If you’re a social media manager or a content marketer, you know: A well-planned content calendar is a thing of wonder.
In a great content calendar, the big picture meets the details and goals rub elbows with tactics. You’ve thought of what your audience will be paying attention to and when. You’ve tried to imagine what competing voices will be saying and how they’ll be saying it. And you’ve brainstormed ways to approach those things you know you have to talk about over and over—while making every new piece of content seem fresh.
You’ve also taken a lot of care in creating the content and making sure it all gets rolled out on schedule. After all of that careful attention and planning, it’s tempting to breathe a satisfied sigh, let your media management software release your content into the world, and start thinking about what’s next.
But what if the world you’re launching your content into suddenly changes? What if there’s a global pandemic, or a nationwide swell of protests seeking racial equity and social justice such as the country hasn’t seen in generations?
You’ve got to consider hitting the pause button and taking the time to think things through.
Step back and assess
As people, we’ve gotten used to sharing the social media experience with ads and content from brands we follow—and those we don’t. But that’s not the reason most people spend time there. Most people go to check in with their friends and the groups they belong to—and to share about their lives. And some do go to share their personal and political views.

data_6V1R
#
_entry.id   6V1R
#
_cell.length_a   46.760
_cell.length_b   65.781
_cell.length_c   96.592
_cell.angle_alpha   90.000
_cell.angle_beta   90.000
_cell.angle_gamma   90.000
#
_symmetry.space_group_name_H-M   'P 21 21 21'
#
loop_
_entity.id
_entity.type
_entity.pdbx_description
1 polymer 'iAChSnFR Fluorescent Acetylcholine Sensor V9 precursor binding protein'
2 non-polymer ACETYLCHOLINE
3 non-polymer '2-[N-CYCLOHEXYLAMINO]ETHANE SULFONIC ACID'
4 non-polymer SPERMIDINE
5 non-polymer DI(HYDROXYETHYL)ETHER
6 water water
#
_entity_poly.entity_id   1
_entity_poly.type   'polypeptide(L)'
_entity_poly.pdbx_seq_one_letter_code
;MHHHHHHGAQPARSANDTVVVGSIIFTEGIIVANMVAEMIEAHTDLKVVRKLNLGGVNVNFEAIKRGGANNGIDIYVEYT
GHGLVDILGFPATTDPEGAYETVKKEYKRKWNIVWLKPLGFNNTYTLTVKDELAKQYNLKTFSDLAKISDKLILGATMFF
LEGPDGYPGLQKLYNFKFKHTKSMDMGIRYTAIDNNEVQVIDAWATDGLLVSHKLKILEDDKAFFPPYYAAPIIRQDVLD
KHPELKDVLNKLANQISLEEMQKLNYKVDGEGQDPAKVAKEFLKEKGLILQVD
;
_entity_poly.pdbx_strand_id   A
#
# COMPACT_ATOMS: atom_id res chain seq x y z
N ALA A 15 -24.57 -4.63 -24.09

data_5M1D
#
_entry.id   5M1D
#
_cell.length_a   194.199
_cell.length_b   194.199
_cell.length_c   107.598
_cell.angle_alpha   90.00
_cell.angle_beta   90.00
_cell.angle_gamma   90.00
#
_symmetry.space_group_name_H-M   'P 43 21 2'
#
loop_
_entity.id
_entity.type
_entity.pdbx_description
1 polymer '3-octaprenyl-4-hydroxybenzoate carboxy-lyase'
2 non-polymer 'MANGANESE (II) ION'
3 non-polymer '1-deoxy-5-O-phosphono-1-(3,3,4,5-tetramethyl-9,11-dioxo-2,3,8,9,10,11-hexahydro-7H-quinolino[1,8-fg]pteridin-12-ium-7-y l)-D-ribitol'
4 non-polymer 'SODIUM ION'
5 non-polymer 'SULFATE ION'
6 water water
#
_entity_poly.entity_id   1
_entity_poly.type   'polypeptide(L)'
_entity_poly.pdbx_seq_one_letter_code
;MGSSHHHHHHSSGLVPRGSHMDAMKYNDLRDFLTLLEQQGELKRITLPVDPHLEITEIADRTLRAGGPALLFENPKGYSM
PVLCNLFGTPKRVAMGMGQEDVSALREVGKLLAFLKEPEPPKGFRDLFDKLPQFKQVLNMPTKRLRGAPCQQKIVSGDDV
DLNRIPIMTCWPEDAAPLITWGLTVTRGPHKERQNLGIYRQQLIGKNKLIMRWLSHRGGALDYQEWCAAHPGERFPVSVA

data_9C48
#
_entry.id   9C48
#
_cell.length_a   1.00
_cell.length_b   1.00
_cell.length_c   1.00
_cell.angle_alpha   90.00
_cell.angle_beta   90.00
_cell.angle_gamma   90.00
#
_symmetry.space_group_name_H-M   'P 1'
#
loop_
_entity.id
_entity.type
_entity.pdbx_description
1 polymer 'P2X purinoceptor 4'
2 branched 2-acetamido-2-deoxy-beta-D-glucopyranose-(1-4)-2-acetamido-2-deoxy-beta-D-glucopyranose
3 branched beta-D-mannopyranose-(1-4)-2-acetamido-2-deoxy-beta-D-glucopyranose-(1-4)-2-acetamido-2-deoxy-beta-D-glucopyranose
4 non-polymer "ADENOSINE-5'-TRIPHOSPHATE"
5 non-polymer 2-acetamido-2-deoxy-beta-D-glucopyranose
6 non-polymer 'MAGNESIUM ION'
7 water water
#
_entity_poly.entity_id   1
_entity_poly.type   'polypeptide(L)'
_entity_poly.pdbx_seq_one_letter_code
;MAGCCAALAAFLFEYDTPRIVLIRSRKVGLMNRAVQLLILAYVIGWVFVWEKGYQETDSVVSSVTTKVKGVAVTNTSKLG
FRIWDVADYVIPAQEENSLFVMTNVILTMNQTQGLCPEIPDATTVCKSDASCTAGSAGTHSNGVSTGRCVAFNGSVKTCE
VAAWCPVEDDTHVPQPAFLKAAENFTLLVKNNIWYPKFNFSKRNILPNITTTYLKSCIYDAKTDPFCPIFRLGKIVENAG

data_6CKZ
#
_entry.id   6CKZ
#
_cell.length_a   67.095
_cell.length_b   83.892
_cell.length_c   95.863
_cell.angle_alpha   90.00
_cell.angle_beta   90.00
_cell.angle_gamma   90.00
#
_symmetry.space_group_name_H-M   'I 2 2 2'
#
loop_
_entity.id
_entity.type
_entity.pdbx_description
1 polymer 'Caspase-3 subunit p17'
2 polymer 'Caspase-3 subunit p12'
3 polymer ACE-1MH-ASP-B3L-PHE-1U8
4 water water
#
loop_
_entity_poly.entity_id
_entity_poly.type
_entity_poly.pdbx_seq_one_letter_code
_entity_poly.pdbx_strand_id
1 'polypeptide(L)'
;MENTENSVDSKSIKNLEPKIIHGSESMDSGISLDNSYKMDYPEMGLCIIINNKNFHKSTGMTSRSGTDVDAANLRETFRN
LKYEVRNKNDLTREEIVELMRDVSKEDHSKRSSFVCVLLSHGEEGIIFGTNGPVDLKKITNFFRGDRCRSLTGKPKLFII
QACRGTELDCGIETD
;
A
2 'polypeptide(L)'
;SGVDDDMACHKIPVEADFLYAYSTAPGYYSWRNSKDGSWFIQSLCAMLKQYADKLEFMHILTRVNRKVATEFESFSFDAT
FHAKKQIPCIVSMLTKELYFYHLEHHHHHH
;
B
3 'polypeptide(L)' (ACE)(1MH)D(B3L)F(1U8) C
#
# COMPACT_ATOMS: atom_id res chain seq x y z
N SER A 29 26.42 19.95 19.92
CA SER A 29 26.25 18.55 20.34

As a brand, you should always be attuned to your audience and its mood as you think about what kind of content you’re sharing and the time you’re sharing it in. In truth, a widespread event like a pandemic should just make that mood more obvious. When you recognize that your audience is in a different frame of mind than they were when you planned your content, it’s time to make sure it still makes sense.
During the first months of the pandemic, our healthcare clients—in accordance with national guidelines—had to temporarily shift away from providing a lot of the care we’d been helping them promote. They wisely shifted to sharing reliable and timely information on the virus and their response, as well as tips on staying healthy and safe while flattening the curve. Now that they’re opening up more services and facilities, we’ve had to figure out what previously developed content still works—and when to use it.
The nationwide protests have been another situation where companies and organizations have been well advised to think through the content that they’re putting out. Change nothing, and you definitely run the risk of seeming oblivious, or even callous. But brands who want to respond to great social anguish also have to walk a fine line between genuinely championing the cause—and looking like they’re scoring points off of it. And what about saying nothing at all? Is this complicity? Or can companies and organizations genuinely stop talking to make space for people to have a conversation?
INDIVIDUALs > audience
The best advice we can give is this: Remember that you’re not really talking to an audience. Each and every individual person you care about reaching is just that: an individual person. In a time of crisis, those people are experiencing emotions you can only guess at: confusion, excitement, anger, worry, fear, hope…probably a mixture of many of these.
It’s a good time to listen. Maybe ask questions like, “What should I know?” or “How can I help?” If you have information that you genuinely think people need, put it out. But if you catch yourself just grasping to take up space, think twice.
And if you have a message you’re duty-bound to get out, it might be a good time to think about places that are more advertising-centric, like billboards or bus clings.
Above all, marketers, take time to be a person yourself. You’re living through some very important moments in our history. There’s a lot happening. Take time to take it in and think about what it means to you. Then decide how you’re going to respond.